An effort in the legislature may define broadband and how we count it in the U.S.: The FCC was handed a ridiculous, incumbent-favoring methodology for counting broadband some years ago, and it's made us a laughingstock in the world community. Our "broadband" penetration rates are terrible, even by our own definitions, in which a 200 Kbps connection in one direction qualifies as broadband, and the entire area of a Zip code is counted as having broadband if there is a single subscriber. As I wrote in January, the British regulator Ofcom, in contrast, requires counting actual installed broadband lines and 512 Kbps is the minimum they count.
The legislation under consideration by a Senate committee would require defining areas into nine-digit Zip codes (ZIP+4), and to define second-generation broadband as allowing full motion high-definition video. (It's unclear if that's 480p or higher; I believe 2 Mbps downstream would be required to meet a minimal level of that definition.) Sen. Trucks McTubes (R-Alaska) suggested that Congress shouldn't define this stuff for the FCC, because "compression technologies" could improve. Maybe he can teach us how to get a free home renovation, next?
Verizon strikes deal with Broadcom for patent bypass: Verizon will pay $6 per handset up to $200m to be excluded from the import ban on 3G chips that use Qualcomm technology. Broadcom won a ban from the International Trade Commission; the U.S. trade representative will decide by Aug. 6 whether to overturn the ban. Verizon is hedging its bets. The firm agreed to not attempt to overturn the ban and to withdraw its motion for a stay. Verizon is Qualcomm's strongest U.S. partner, and apparently thought $6 handset was a small price to avoid defections and deferred purchases.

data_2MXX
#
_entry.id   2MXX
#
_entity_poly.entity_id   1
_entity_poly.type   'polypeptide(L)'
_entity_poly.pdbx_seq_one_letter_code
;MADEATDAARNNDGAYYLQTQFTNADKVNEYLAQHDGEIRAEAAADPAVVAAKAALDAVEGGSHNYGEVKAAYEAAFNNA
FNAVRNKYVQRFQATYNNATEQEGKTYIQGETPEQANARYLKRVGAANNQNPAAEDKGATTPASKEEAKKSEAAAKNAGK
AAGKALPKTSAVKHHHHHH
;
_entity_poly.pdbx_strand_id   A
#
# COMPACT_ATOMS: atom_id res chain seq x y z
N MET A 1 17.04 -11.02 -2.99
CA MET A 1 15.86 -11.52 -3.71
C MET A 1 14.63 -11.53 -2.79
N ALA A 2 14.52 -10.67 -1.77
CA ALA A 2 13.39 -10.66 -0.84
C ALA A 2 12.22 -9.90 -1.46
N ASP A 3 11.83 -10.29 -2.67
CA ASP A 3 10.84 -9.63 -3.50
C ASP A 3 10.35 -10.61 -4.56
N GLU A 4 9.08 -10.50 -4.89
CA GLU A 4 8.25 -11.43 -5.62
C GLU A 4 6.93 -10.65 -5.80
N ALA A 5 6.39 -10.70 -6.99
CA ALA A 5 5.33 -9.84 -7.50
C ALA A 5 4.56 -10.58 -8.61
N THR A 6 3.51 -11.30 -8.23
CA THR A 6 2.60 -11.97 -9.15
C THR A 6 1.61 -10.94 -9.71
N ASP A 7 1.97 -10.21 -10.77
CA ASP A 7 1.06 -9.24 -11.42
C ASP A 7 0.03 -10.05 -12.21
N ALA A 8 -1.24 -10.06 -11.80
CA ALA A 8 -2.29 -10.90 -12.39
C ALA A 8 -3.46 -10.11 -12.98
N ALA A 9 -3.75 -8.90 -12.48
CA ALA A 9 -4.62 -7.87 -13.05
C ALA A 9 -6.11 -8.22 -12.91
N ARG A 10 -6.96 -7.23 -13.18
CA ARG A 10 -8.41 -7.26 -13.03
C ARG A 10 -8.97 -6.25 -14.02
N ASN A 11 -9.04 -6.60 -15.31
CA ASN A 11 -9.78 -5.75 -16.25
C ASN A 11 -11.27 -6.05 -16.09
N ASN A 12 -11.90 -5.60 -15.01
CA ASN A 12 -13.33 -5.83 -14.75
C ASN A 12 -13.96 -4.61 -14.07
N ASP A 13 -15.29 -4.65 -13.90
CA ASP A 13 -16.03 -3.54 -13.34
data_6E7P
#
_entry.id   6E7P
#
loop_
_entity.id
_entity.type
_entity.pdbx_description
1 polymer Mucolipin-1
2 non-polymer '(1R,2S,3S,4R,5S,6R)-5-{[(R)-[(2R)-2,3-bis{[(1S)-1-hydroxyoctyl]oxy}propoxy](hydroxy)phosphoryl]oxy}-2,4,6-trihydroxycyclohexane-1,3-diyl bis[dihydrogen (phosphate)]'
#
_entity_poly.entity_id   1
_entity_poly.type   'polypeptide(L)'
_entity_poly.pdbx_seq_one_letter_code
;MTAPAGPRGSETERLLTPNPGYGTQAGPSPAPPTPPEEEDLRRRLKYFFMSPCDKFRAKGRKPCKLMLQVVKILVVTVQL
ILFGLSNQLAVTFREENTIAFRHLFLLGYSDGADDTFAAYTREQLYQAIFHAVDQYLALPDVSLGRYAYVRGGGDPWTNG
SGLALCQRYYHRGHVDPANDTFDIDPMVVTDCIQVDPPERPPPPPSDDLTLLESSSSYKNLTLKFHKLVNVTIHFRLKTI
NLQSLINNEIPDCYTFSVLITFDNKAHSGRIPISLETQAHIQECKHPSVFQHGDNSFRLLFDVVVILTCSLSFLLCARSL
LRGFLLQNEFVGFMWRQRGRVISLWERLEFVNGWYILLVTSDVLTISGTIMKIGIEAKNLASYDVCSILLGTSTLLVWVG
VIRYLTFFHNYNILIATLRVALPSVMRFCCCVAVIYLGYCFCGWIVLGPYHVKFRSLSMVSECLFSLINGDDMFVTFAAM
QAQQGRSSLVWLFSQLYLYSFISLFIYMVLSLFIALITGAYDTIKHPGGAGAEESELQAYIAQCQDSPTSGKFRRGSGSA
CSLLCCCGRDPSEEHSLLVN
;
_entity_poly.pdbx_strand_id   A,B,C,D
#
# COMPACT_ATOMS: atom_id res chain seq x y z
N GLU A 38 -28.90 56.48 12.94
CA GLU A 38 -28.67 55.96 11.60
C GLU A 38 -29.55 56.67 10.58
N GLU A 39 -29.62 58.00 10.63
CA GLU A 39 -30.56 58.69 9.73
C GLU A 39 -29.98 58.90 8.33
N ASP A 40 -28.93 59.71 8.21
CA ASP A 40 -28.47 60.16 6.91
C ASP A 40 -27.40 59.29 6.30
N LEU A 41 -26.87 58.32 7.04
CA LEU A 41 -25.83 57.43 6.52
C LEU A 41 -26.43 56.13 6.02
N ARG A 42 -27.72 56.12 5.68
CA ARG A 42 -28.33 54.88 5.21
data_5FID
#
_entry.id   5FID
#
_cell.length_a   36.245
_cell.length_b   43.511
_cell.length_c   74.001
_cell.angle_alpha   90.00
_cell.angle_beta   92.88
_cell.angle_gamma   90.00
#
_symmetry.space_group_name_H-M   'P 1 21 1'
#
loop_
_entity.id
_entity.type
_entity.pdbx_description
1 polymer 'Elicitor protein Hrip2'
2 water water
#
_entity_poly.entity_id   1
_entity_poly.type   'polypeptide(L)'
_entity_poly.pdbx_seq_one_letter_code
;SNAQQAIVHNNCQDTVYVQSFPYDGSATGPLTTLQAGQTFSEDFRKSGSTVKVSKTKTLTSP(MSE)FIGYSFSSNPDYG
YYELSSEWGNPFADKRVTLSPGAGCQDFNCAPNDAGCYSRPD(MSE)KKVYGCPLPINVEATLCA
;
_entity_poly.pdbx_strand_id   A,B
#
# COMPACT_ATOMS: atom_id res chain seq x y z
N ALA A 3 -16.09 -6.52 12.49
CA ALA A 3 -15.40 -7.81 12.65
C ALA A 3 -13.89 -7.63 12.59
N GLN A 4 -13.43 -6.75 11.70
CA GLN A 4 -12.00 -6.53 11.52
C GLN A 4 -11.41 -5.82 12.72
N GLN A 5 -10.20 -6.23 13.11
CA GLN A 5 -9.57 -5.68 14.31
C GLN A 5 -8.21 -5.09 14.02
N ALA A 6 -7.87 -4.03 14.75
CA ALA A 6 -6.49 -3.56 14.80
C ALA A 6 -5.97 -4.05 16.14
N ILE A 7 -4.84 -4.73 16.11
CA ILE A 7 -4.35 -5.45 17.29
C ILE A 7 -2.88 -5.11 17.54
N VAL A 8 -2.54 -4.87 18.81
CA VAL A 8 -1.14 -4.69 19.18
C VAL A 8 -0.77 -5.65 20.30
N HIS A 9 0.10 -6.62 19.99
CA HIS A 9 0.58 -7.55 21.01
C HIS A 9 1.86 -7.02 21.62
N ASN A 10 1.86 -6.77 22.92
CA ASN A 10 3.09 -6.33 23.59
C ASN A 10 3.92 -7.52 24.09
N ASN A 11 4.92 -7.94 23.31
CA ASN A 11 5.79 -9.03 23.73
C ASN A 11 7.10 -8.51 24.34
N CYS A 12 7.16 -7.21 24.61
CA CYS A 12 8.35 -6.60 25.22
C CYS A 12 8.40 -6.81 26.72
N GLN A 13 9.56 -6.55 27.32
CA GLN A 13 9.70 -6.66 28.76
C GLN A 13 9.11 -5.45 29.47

IEEE group adopts extraordinary voting rules: The IEEE has a large flaw in its standards process. Every qualified attendee gets a vote. You qualify to vote by attending enough meetings. Meetings are held worldwide. Thus, companies who choose to spend millions to send academics and their employees around the world, can outspend competitors who oppose them. This is precisely what I am told by reliable sources happened in 802.15.3a, that led to the dissolution of that group, which was to adopt ultrawideband standards for personal area networks. The 802.20 group looking at mobile broadband standards hit a snag when its chairperson was discovered to be in the pay of Qualcomm as a consultant without having disclosed that fact, which he later did. The new rules will allow each entity a single vote, rather than each qualified voting member.
Duke says Cisco at fault for iPhone thrash: Although an assistant IT director at Duke was very clear in pinning the blame on Cisco access points crashing to errant iPhones, Cisco and Duke say the problem has been resolved, and it had to do with "multiple network protocols" running over their wireless network. One security expert suspects that the network uses LEAP, which is not supported by the iPhone, and that triggered some errant condition. That seems unlikely, because the problem surfaced after iPhone's authenticated to the network, according to the initial report.